11. A.J. Sutter says:

    I’m not a litigator, but perhaps there are certain distinctive features of product liability litigation, esp. trial practice, that might merit at least a seminar? After all, students interested in taking a PL course beyond their 1st-year Torts class probably are interested in the litigation angle. Maybe an Evidence course could be a prerequisite. The drawback, of course, is that this would require some faculty with actual trial experience.

  12. If the statement, “I’m sure that many product liability lawyers and scholars disagree that their field is dead,” is taken to imply or insinuate these lawyers and scholars are motivated mainly by “self-interest” (understood along the lines, say, of the crudest forms of rational-choice theory), I would recommend readers take a look at the chapter, “In Defense of Products Liability and Safety,” in Thomas H. Koenig and Michael L. Rustad, In Defense of Tort Law (New York University Press, 2001): 172-205.

    In fact, I would urge everyone to read this book, as it is useful for dispelling much nonsense and the principal myths in our society about tort law.

    And as to no.2 above:

    We should perhaps take note ALI’s replacement of Sec. 402A with the Restatement (Third) of Torts (1997): Product Liability, which “proposes a products liability analysis that is freed of doctrinal designations (negligence, warranty, strict tort liability) and instead evaluates claims ‘functionally,’ i.e., whether the claim alleges a (1) manufacturing defect; (2) design defect; or a (3) defect by reason of inadequate warnings or instructions.” It remains largely the case, however, that legal claims are pleaded in terms of negligence, strict liability, and breach of warranty.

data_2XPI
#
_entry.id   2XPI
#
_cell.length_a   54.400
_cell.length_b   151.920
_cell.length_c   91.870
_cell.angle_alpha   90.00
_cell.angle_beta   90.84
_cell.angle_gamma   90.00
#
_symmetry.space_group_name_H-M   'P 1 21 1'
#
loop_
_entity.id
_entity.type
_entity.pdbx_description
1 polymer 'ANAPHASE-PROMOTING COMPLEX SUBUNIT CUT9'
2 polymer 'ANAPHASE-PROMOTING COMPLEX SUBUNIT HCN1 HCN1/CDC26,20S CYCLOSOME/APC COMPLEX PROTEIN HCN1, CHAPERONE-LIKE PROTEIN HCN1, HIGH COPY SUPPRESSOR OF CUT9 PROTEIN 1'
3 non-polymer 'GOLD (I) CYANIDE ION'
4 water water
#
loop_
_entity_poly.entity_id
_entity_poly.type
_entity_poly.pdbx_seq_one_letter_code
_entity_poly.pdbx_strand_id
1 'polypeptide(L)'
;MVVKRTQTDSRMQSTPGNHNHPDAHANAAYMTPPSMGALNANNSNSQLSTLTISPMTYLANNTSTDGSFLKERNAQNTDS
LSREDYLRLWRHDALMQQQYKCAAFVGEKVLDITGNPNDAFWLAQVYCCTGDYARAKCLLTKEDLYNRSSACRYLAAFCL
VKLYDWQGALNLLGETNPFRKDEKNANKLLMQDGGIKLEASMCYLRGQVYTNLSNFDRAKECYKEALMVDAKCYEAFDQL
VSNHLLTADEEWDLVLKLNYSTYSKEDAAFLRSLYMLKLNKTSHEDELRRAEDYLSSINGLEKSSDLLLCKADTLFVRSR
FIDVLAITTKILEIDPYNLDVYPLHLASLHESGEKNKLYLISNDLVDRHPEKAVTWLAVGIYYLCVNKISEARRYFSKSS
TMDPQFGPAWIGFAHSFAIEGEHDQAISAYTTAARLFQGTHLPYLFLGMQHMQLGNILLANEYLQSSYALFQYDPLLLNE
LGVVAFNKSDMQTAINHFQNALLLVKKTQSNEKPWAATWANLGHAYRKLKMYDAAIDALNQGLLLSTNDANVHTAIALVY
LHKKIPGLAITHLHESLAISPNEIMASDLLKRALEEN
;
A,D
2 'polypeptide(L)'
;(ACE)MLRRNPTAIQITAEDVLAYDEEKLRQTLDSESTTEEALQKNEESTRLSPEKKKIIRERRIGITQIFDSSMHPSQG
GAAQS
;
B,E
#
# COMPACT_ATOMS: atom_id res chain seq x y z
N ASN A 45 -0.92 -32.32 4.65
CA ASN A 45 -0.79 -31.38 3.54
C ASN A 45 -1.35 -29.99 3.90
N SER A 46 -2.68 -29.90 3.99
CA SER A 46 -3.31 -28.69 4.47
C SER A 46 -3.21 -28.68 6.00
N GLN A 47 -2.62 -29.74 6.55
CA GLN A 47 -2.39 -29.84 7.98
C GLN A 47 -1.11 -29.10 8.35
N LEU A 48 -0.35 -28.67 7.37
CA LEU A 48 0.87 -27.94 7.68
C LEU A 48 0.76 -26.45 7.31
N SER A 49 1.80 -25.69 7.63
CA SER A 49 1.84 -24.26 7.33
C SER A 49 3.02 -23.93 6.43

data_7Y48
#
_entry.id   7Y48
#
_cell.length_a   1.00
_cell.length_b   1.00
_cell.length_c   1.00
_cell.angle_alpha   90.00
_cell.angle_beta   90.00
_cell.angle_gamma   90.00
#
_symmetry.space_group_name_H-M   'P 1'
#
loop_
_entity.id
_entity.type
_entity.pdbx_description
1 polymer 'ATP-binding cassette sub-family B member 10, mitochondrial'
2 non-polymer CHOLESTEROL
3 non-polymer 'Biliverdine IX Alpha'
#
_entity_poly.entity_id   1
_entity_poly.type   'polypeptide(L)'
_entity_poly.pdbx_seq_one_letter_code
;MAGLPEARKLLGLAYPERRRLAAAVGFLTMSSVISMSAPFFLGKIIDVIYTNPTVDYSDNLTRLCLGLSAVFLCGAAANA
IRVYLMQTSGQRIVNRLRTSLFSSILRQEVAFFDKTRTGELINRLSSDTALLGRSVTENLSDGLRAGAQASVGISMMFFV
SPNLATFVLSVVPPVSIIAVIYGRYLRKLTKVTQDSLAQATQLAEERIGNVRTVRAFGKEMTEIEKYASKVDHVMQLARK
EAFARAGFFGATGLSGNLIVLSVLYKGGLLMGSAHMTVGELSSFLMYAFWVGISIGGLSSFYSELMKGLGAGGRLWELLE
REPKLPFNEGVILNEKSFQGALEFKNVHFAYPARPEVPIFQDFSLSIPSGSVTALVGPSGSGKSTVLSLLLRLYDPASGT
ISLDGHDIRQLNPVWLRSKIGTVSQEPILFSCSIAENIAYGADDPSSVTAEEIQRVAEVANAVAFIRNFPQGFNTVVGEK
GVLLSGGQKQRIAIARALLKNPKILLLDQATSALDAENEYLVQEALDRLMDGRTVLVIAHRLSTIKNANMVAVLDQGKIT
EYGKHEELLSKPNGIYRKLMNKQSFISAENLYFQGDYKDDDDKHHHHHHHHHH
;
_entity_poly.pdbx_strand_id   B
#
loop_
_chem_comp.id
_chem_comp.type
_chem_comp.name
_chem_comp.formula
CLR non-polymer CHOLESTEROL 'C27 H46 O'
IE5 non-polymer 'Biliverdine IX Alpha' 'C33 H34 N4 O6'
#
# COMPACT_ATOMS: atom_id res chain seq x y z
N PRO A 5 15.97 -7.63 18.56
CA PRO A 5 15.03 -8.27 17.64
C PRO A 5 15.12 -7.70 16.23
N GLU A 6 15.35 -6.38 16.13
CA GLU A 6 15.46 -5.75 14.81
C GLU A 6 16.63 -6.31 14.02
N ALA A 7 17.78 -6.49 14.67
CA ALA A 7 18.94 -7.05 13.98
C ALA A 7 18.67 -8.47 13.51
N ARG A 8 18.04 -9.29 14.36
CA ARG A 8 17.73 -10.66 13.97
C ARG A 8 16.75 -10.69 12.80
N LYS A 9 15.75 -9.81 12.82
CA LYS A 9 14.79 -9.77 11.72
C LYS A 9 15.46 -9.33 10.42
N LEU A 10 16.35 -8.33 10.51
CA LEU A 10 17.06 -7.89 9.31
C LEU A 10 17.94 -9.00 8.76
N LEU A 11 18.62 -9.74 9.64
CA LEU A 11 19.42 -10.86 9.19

13. Kenneth Ross says:

    As someone who has devoted his career to product liability and taught product liability at two law schools for over 20 years, I disagree with the position of the poster. While it is true that product liability is not expanding as it did in the 60s, 70s and 80s, there are still thousands of cases being brought each year and these cases have a profound effect on manufacturers and consumers.

    More importantly, there has been an explosion in the enactment of regulatory laws around the world which create product liability and product safety requirements. In addition, the U.S. regulatory agencies have gotten more active.

    This results in much higher risk for manufacturers, especially those who sell internationally. They can be sued in various countries and be subject to civil penalties for failing to comply with regulatory requirements. The other result is a proliferation of recalls of products in the U.S. and the around the world that result in more litigation (PL, shareholder, and class action), bad publicity, huge financial problems, Congressional inquiries, etc.

    I will assure you that for manufacturers and practitioners, this is not a dead area of law.

    I teach the course with some international content and discuss how lawyers can help manufacturers make safe products that comply with the law and defend themselves. So I go well beyond the caselaw and doctrinal discussions. It makes the course practical and realistic and one that the students enjoy.

  14. AF says:

    I have no idea whether product liability is dead as a field of scholarship but it clearly isn’t dead as a field of practice, given that product liability cases continue to be common.

    In lumping product liability lawyers in with scholars as practicioners of a “dead” field, Professor Magliocca seems to be assuming that a field that no longer merits a separate law school class no longer exists as a practice area. That is a remarkable assumption and plainly incorrect.